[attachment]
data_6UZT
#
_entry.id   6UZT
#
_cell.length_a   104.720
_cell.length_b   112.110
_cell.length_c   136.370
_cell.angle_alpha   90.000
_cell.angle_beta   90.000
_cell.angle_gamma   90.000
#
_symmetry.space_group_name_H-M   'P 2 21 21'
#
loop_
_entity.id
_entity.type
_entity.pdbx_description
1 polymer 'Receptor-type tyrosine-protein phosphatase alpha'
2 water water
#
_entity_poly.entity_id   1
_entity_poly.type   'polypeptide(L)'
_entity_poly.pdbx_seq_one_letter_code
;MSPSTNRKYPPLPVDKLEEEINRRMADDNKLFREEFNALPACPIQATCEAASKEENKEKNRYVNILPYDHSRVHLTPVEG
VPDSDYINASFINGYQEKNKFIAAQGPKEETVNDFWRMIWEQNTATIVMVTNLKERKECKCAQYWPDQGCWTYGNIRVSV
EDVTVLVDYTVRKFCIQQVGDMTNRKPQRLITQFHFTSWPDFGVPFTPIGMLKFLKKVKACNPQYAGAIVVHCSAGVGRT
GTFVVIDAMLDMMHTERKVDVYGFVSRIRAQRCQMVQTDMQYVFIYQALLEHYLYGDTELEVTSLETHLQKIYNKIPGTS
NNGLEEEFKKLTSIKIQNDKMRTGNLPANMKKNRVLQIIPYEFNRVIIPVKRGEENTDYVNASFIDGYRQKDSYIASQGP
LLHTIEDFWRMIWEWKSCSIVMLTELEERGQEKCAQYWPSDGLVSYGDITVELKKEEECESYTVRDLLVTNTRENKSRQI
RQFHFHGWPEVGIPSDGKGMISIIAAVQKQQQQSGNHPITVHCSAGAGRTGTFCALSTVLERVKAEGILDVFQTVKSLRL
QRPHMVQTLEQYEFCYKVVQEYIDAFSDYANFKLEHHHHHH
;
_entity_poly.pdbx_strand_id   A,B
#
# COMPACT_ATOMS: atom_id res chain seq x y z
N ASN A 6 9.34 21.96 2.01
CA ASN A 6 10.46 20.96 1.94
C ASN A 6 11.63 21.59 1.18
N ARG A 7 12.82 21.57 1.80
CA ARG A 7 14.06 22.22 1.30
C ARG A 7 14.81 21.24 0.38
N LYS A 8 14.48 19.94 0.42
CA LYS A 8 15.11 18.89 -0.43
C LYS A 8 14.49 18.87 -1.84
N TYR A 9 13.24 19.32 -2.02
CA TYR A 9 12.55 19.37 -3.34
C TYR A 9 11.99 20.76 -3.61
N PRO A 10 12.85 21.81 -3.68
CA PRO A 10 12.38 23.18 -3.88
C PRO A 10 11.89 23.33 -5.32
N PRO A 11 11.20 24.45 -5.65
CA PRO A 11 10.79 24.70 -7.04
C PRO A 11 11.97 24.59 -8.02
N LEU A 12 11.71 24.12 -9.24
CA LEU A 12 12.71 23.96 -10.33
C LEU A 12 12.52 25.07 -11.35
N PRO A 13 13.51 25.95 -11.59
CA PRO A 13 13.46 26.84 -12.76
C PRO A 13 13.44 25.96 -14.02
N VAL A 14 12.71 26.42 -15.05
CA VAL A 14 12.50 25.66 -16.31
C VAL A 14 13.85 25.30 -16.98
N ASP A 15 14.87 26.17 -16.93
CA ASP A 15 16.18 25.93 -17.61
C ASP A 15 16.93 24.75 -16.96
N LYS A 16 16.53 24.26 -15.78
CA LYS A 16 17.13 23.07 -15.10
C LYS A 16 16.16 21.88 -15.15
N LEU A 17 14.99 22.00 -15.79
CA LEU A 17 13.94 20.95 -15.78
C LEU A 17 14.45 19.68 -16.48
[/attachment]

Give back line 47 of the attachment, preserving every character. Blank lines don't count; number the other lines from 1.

C TYR A 9 11.99 20.76 -3.61